A word about the weather: Here in the Pacific Northwest, spring is arriving several weeks later than last year. We have heard that the rest of the country is having a late spring, too. Mason bees can fly in light rain but the cold and dark weather of a heavy spring rain may keep them in their cocoons or in their nesting holes.
Reminders from our last issue:
Holding spring bees through April in the fridge: Add water to your HumidiBee and set the refrigerator temperature around 34°F. Place the Humidibee into a paper bag which provides a darkness that helps the bees stay asleep. Continue to watch for moldy cocoons and quickly wash the cocoons using instructions at the bottom of this page .
If bees are emerging in the fridge: These emerged bees have run out of stored fats (fuel) and must have food or perish. You can feed emerged bees with a cotton ball soaked in a 50/50 mix of water and white table sugar. While not a perfect food, it should keep them alive until your spring weather and flowers are ready.
Releasing bees: Mason bees emerge from their cocoons when the daytime weather begins to warm above 53°F, nighttime temperatures do not bother them. Watch the weather and be wary of a late snow. If you have enough cocoons, stagger your bee release by placing a few out now and a few more in a week or two. (Don't separate large cocoons from small as you want both large female and small males to be out at the same time.) Place cocoons on top of or behind the nesting holes (inside the mason bee house) so that the bees can get to know their home as they emerge. Protect cocoons from the wind by placing them inside a small paper cup or box. As the weather warms, beware of placing your bee cocoons in direct sunlight (place them in the back of the bee house), as this can bake your bees.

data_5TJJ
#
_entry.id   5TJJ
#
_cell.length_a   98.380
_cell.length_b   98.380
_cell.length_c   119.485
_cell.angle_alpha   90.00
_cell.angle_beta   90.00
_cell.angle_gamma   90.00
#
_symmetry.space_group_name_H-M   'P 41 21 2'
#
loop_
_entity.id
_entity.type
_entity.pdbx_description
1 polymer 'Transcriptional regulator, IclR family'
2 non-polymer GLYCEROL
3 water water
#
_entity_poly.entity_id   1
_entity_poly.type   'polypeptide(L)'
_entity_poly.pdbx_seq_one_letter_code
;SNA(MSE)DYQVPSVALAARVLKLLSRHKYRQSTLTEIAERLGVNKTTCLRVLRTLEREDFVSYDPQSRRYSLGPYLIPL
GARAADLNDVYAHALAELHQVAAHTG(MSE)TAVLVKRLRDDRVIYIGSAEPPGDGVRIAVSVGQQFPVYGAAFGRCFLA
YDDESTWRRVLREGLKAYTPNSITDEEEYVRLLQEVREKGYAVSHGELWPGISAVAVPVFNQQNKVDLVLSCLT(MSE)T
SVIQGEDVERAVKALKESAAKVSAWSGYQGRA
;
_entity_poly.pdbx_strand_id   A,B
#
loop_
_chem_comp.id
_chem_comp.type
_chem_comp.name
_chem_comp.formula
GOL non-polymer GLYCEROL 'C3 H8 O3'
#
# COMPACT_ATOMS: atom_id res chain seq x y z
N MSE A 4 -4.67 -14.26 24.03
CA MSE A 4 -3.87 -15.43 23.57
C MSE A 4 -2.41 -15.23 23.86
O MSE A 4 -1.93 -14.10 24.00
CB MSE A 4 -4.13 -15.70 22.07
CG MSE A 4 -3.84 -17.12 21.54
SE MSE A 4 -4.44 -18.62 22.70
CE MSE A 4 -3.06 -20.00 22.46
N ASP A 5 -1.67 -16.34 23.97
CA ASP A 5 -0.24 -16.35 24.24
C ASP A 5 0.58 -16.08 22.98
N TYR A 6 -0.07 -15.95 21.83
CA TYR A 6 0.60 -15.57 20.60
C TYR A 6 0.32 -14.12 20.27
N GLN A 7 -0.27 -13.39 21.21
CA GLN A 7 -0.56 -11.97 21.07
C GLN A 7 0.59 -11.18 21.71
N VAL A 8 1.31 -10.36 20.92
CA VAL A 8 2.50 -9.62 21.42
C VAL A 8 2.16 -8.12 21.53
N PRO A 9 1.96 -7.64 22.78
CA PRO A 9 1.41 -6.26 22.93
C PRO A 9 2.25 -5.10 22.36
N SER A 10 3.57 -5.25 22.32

Protecting from hungry birds: If birds become a problem you can install wire cloth at the front of your bee house. Choose a wire cloth that has openings that are 1/2 - 3/4" wide, this size should be big enough for mason bees but small enough to keep birds out. Do not attach the wire flush against the nesting holes because the bees need space for landing and leaving. Instead, bubble the bird wire 2-3" away from the front of the bee house.
Mason bee attractants: If you have our older model blue attractant sheets, place one sheet between the nesting holes as you put your bees out, and the other a few weeks later. For our newer Invitabee spray attractant, apply about 10 squirts over the front of the holes before placing out the bees. The spray evaporates within minutes, leaving the nesting scent pheromone behind. (There are about twenty sprays in the container.) This attractant was patented by the USDA to be an attractant for more than the blue orchard mason bee. We're pleased to license it!
Keep mason bee mud moist: Mason bees use mud to protect each egg chamber and they will not nest in your bee house if there is no usable mud nearby. Wet soil is not clay and wet garden dirt has too much humus in it and can't be gathered, carried, and packed. Mason bee mud should have a clay-like texture and bees need it to be moist so that they can gather and work with it. If your yard’s soil is silty or sandy, you can supplement with our mud mix. We believe moist clayey-mud in the ground is most natural, but if your soil is too porous and you have to keep watering it, we developed the Mud Box which keeps mud moist for a long time and protects bees from frogs and birds as they gather mud.